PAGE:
Filmed on camcorders and iPhones, Time is a documentary and a love story that spans two decades. Fox Rich, a social justice advocate and mother, documents her life and the lives of her children for her incarcerated husband as a record for what he has missed while he has been in prison. At the same time, she is taking all of the legal avenues she can to try to expedite the release of her husband. It is a sobering look at how the American prison system attempts to lock away black men and throw away the key, and how little mind it pays to the people trying to make a difference. Currently streaming on Amazon Prime Video.

12. The Nest

If ever there was a movie to really encapsulate the evil that capitalism makes men do, The Nest has a reasonable claim to be one of the most effective. When Rory (Jude Law) becomes bored with the stagnation of his professional life, he forces his wife Allison (Carrie Coon) and their children to move back to his native home of England so that he may pursue new business opportunities. Through a series of devastatingly poorly informed and downright selfish decisions, Rory sends his entire family into a tailspin. Where they once new some version of suburban bliss, they now face something much more dark. Probably the most miserable movie watching experience on this list, it's a hard one to recommend for a night in, but the talent on display throughout this picture is impossible to dismiss.

11. Ma Rainy's Black Bottom

More of a bottle episode than a movie (think of Breaking Bad's “The Fly.”), Ma Rainy's Black Bottom hangs nothing on fancy set dressings or snazzy camera work. This is a film about characters, and if even one of the performances was off, the whole thing would go down in flames. Thankfully, there is not a weak link in this entire cast. Based on the August Wilson play of the same name, the movie takes place on one day, all inside of one recording studio as Ma Rainy (Viola Davis) and her band try to record an album, and the trials and tribulations that come with that. In what has ended up as his last on-screen appearance before his death, Chadwick Boseman is the star of this film. He is so locked-in to the material, he delivers his lines and monologues with such frustrated precision, and chews on scenery for the entirety of the film's run time. While this movie is pretty far down on the list, Boseman's performance is easily one of my favorites of the year. And while we all would obviously prefer Boseman to still be alive and able to keep delivering staggeringly good work, what a sensational final performance to leave us with on his way out. Now streaming on Netflix.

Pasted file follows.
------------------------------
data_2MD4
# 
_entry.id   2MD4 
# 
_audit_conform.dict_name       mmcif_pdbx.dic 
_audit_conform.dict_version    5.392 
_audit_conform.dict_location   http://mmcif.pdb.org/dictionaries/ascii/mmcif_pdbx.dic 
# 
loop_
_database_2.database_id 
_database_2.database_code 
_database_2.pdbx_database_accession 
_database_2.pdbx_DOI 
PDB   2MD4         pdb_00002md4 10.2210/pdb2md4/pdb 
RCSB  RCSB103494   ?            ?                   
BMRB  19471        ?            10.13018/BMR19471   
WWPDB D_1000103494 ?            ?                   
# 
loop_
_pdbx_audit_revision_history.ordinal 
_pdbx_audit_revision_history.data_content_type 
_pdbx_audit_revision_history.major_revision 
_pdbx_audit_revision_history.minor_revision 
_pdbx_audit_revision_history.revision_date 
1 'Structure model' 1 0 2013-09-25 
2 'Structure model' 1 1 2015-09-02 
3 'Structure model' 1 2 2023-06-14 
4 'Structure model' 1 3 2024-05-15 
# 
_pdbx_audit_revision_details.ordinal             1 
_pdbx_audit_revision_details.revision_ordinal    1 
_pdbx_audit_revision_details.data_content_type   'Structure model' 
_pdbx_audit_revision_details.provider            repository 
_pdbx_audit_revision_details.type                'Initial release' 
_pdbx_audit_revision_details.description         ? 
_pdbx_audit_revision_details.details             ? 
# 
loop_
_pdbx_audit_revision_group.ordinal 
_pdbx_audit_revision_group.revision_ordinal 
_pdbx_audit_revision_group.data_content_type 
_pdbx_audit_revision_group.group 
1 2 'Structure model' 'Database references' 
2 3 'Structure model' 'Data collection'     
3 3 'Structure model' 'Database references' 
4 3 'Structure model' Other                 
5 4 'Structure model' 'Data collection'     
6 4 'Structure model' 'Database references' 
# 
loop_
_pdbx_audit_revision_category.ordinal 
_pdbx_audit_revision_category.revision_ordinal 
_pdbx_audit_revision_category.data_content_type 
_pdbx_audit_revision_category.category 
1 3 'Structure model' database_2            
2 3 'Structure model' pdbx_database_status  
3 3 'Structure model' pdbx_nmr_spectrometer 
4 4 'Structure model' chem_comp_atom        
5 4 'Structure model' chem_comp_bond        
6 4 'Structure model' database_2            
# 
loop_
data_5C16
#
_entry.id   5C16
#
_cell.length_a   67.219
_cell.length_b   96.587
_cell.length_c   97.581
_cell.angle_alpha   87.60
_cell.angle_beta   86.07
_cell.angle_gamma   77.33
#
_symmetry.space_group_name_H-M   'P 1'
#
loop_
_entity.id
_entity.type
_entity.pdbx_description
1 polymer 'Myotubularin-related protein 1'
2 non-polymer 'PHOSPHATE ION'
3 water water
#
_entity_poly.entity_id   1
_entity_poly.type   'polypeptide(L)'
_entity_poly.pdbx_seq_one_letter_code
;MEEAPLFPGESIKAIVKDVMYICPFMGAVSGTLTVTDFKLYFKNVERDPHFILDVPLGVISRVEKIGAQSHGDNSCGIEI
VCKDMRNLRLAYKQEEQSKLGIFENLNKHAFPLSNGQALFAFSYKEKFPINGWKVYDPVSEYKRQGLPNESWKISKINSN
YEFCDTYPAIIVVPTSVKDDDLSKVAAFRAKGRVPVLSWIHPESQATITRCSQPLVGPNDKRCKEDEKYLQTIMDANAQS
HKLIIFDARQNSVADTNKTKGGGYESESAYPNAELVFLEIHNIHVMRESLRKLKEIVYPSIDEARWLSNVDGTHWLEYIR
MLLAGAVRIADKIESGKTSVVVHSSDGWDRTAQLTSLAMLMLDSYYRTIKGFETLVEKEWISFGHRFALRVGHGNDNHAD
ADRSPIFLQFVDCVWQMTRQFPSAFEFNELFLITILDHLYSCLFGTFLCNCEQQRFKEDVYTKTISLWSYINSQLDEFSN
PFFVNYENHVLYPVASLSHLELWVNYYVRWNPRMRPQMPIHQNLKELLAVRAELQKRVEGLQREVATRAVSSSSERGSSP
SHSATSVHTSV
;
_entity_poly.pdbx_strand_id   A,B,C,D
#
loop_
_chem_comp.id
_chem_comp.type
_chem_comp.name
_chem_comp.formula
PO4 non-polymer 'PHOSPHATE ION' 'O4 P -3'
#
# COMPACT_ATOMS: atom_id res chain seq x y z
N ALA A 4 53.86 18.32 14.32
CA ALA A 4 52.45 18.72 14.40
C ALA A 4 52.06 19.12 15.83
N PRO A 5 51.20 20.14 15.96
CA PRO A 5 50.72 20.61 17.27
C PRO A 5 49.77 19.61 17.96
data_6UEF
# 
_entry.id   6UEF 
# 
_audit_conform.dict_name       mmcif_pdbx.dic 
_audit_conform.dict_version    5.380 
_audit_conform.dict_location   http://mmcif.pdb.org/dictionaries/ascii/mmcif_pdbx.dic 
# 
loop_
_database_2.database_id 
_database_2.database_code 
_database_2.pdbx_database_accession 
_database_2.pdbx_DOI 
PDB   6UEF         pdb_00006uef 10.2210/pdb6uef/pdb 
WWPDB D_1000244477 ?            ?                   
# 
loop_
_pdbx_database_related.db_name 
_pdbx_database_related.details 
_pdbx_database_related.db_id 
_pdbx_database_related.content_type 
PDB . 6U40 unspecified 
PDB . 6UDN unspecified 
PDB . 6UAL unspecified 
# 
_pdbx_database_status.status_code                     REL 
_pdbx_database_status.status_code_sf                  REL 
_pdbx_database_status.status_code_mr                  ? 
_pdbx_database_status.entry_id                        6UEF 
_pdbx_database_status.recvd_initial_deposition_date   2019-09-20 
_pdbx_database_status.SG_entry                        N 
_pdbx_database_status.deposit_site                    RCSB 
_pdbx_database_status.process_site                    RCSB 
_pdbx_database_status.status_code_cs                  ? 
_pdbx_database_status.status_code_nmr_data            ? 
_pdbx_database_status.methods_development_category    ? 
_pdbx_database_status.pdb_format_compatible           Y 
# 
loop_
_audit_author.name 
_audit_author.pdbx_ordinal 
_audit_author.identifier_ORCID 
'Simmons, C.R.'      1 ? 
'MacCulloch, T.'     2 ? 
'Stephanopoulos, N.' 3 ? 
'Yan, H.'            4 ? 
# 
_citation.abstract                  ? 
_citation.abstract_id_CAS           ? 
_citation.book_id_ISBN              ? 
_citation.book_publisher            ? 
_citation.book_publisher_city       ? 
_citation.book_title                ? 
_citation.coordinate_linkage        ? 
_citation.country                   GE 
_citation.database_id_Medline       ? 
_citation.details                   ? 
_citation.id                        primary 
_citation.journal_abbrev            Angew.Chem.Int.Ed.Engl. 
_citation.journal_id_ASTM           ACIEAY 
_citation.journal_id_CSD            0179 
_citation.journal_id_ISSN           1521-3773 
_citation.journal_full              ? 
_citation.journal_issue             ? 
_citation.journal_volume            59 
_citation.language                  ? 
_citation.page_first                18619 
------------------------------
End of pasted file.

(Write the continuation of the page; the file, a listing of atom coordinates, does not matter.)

10. Host

Host, a film by Rob Savage, was the perfect film for 2020. Filmed entirely over Zoom during the COVID-19 pandemic, Host's DIY punk-rock attitude proved that effective filmmaking can not be hindered when there is real drive and talent behind a project. It is damn scary; and this year if you can distract our brains from the horrors of our reality with the horrors of your storytelling, in my books you're doing a bang-up job. Plus, Host only clocks in at about an hour in length, but suffers none from its short running time. It still provides satisfying build-up, and believable characters, thus making a strong case for movies to stop being 2+ hours long. Now streaming on Shudder.

9. Possessor

David Cronenberg has brought us some of the most terrifying visions of body horror ever committed to film, with his movies like Videodrome and The Fly. And in 2020, his son Brandon Cronenberg broke onto the scene with his directorial debut Possessor. And boy did it leave an impression.